Mattis said he would establish a panel of experts to determine how to implement Trump's order and that now serving transgender troops would be allowed to continue while the study is ongoing.
Trump announced transgender individuals can't enlist in a tweet in June, but it is up to Mattis to decide whether now enlisted transgender troops will be allowed to stay in the military.
They expressed the commonly-held sentiment that anyone who is willing and able to serve in our nation's military should be allowed to do so.
The Pentagon on Friday said that it will allow transgender troops now serving in the US military to re-enlist as it studies the issue.
Since President Trump's initial tweets announcing his intent to break from the open service policy set in place after a comprehensive study including Armed Service leadership, medical experts, and advocacy groups, the Trump White House has been unable to provide any clear justification to this discriminatory policy. But Trump also gave Mattis six months to come up with a policy on how to address those now serving, leaving the door open to permitting their continued service.
"The military's prior considered judgment on this matter should not be disregarded and we should not breach the faith of service members who defend our freedoms, including thosewho, are transgender", he said in a declaration.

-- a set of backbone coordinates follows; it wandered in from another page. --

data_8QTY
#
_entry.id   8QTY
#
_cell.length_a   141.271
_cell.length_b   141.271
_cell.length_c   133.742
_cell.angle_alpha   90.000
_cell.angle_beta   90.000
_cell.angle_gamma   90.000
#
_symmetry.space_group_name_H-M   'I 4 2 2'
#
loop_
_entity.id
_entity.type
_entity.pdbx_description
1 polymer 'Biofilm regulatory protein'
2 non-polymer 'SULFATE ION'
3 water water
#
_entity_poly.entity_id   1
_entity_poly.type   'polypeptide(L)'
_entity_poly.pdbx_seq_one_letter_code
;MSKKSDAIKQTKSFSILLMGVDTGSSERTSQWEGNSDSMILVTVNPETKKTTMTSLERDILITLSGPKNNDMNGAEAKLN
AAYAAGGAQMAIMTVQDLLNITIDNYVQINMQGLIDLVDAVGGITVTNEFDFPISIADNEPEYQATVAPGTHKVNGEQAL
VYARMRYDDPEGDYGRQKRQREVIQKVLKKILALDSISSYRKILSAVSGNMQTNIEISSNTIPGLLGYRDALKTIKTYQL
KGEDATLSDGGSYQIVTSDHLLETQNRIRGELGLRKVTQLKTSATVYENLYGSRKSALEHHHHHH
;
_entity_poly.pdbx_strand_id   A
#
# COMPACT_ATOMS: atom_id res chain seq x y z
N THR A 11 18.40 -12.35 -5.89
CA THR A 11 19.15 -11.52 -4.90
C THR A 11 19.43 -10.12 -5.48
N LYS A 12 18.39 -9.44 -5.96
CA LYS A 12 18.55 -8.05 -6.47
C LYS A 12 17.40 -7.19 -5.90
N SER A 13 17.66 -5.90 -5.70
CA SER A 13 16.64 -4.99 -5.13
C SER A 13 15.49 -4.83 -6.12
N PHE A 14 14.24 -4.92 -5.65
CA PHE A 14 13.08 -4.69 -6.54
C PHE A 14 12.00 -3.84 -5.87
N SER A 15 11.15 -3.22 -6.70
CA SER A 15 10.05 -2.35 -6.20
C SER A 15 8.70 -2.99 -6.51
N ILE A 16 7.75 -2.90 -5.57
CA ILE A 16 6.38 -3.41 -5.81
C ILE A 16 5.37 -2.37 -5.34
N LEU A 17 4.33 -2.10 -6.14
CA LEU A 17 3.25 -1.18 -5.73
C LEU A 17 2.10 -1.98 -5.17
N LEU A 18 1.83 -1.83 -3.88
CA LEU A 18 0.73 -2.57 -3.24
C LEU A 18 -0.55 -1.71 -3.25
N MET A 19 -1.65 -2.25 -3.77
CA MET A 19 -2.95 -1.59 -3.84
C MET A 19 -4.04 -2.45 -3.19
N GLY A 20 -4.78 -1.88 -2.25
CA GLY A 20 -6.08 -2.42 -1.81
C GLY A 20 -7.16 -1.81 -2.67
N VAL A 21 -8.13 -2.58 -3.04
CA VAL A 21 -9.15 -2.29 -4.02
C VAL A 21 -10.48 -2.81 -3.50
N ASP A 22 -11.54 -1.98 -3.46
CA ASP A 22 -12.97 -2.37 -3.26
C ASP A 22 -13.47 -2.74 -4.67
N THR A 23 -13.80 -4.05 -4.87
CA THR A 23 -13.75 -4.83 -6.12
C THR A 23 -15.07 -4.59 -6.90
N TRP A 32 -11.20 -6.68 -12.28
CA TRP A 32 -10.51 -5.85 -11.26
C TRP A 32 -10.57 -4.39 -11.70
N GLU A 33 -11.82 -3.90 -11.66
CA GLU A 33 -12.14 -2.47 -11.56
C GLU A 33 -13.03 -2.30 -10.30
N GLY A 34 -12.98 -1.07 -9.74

Sarah McBride, spokesperson for the Human Rights Campaign, said in a statement the memo and new legislation demonstrate the Pentagon and lawmakers, unlike Trump, are willing to support transgender troops.
He added that while this is the current policy, it only remains in effect until the Pentagon implements its "final policy concerning the military service by transgender individuals".
A Rand study conducted under the Obama administration in 2016 found the costs to be low, and that 18 countries already have transgender service members with few reported impacts on readiness. Many of them have been deployed to warzones multiple times.
Sens. Gillibrand and Collins had initially introduced the legislation as an amendment to the 2018 National Defense Authorization Act (NDAA), but the legislation never made it to a floor vote because of disagreement over debate on the must-pass bill. Kirsten Gillibrand (D-N.Y.) and Susan Collins (R-Maine), the same duo who led the successful bipartisan effort to repeal the military's "Don't Ask, Don't Tell" policy in 2010. Sen. "Any qualified American, regardless of their gender identity, should be able to serve their country".